Based on the links above, it appears that Kurt Eichenwald is a propagandist who has spread his false conspiracy theory via the social media sharing crowd.

As the link notes,

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Political campaigns use fake “Astro turf” social media influencers

In politics, “grass roots” supporters refers to an organically developed  group that supports an initiative, a party or a politician. The idea is the group has arisen “from the people”.

Counter to that, lobbying organizations create fake “grass roots” support groups, with fake names such as “Citizens for Jobs”. These fake organizations are known as “astro turf” – literally fake grass roots support organizations funded and managed by lobbying groups working to present the false impression that this is a concerned citizens effort.

This article: Astroturf ‘Outrage Machine’ of Paid Trolls Floods Social Media to Counteract Negative News About Hillary Clinton | The Stream names individuals and groups who created or organized fake social media “astro turf” campaigns and accounts to further the agenda of their sponsor. These fake groups create fake Twitter and Facebook accounts and use them to flood social media with the appearance of support – or criticism – of various viewpoints. They often use “Appeal to Authority”  or “Get on the Bandwagon” propaganda methods.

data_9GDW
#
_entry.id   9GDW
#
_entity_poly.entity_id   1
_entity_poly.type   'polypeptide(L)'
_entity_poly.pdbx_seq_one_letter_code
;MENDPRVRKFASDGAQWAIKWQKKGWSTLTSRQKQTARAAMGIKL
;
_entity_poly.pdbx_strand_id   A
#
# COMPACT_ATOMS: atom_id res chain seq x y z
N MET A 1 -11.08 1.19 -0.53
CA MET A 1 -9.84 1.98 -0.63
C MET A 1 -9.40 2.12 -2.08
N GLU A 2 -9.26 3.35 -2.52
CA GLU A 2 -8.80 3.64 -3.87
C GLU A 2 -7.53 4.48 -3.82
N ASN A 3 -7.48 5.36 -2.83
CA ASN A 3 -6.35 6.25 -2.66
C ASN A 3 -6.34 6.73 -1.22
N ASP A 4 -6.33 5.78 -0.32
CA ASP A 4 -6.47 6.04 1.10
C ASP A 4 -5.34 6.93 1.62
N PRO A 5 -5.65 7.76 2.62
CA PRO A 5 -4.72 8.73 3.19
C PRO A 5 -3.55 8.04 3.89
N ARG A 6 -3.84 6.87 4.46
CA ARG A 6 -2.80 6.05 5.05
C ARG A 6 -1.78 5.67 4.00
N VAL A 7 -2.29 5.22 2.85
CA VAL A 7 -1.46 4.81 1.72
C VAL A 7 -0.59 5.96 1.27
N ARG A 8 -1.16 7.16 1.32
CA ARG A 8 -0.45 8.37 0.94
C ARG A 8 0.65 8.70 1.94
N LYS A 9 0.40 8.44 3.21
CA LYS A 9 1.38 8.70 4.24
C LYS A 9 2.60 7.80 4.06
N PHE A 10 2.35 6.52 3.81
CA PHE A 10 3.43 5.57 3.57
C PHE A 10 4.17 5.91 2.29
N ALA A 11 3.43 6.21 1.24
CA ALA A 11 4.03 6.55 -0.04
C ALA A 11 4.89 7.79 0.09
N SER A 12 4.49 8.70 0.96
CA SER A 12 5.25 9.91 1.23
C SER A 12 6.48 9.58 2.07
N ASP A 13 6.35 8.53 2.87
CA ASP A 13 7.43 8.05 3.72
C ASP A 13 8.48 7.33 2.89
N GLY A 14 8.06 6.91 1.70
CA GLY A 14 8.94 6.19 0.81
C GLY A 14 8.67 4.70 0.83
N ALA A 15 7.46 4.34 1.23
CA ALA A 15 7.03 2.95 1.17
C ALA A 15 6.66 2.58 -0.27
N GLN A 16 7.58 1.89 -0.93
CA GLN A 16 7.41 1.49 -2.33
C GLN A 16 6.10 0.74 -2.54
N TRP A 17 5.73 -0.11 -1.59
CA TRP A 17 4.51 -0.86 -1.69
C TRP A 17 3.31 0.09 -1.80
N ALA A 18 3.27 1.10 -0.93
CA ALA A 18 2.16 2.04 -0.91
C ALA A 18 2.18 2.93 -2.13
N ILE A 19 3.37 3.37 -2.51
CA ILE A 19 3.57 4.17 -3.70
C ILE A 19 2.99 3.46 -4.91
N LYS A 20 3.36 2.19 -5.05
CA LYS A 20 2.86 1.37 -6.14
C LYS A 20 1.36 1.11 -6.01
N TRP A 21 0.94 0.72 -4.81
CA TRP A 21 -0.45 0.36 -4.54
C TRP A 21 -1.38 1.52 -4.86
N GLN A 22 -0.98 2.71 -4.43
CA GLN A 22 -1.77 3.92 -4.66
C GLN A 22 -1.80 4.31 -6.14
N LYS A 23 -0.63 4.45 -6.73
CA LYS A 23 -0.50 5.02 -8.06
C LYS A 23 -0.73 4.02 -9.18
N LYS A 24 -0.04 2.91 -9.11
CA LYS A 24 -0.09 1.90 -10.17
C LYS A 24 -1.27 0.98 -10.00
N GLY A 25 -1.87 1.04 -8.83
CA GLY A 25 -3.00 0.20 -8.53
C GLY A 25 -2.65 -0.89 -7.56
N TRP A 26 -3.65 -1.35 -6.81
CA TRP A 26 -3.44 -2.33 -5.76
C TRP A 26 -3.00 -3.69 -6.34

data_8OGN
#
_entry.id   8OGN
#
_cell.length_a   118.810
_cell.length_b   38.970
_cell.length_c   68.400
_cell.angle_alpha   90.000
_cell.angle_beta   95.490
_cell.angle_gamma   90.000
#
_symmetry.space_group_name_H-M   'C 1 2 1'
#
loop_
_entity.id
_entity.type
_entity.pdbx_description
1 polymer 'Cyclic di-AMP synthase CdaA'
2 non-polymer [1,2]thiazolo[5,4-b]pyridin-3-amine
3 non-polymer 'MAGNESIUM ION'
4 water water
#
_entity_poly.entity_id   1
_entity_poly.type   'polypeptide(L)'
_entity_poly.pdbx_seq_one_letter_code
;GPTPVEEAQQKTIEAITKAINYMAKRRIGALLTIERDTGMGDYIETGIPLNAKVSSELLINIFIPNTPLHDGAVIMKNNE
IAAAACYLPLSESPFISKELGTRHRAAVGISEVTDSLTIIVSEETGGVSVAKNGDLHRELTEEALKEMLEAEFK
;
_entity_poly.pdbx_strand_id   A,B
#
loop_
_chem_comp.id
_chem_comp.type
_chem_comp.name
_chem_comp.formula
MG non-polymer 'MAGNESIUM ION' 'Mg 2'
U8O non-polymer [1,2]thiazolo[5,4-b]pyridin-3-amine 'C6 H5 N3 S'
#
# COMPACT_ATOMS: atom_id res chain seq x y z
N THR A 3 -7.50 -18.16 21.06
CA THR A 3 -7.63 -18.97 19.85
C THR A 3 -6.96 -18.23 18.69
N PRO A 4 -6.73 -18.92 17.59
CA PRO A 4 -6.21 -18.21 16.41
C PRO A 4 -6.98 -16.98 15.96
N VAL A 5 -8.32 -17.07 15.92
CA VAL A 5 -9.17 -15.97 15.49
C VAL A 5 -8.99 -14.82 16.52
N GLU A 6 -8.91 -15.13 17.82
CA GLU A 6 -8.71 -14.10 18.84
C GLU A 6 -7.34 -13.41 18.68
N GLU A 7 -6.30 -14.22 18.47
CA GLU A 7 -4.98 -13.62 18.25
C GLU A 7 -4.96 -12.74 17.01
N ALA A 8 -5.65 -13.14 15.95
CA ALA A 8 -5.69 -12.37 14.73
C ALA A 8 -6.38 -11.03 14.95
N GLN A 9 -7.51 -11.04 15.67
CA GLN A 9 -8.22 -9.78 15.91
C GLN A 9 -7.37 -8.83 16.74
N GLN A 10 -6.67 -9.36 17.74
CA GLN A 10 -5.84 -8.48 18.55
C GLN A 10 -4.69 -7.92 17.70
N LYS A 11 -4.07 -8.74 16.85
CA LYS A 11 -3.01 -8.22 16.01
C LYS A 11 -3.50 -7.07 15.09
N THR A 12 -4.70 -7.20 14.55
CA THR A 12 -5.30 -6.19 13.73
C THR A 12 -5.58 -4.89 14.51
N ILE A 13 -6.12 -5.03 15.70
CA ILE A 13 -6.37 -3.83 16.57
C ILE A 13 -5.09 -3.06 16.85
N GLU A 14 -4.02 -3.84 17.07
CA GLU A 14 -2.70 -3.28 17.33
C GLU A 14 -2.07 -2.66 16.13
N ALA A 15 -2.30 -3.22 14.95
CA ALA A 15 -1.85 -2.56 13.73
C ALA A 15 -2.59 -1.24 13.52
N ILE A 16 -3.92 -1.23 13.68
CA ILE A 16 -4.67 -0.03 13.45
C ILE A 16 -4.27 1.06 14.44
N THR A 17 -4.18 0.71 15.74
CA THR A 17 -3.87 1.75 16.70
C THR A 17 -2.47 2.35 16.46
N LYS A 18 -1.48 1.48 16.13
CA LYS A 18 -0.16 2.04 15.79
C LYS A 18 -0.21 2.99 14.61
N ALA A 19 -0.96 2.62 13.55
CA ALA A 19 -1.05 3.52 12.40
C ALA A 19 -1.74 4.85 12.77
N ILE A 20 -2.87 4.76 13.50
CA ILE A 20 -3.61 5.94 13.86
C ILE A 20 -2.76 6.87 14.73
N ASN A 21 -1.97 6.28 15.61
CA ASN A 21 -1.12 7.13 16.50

For example, the Wikileaks document dump reveals what was already assumed – political campaigns employ armies of fake social media accounts to generate support for their initiatives and political goals. According to The Daily Kos, there were numerous online posts claiming to have switched from Bernie Sanders to Hillary Clinton – but most of these posts were fake “astro turf” operations run on behalf of the Clinton campaign.